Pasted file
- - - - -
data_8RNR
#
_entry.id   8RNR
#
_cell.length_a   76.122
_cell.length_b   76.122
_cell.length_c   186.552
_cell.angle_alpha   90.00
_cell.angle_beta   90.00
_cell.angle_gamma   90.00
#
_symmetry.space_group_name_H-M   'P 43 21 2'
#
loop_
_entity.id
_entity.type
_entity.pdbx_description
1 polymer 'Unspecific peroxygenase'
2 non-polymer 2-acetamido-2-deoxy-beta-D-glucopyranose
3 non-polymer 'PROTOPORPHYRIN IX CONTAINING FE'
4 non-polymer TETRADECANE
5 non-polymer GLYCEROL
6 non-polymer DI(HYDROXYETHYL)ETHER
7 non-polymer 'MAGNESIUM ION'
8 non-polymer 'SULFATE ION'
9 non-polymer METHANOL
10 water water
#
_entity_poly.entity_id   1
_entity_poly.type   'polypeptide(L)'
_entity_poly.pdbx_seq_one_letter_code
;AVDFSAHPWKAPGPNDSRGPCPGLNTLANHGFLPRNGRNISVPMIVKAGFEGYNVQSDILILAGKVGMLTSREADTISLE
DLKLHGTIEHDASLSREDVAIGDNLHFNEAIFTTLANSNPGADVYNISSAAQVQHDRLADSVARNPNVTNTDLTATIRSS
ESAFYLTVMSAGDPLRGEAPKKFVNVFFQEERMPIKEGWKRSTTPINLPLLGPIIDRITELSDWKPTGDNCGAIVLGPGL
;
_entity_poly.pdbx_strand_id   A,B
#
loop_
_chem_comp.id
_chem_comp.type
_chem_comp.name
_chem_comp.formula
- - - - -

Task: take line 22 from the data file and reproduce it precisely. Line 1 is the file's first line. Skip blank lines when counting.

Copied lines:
5 non-polymer GLYCEROL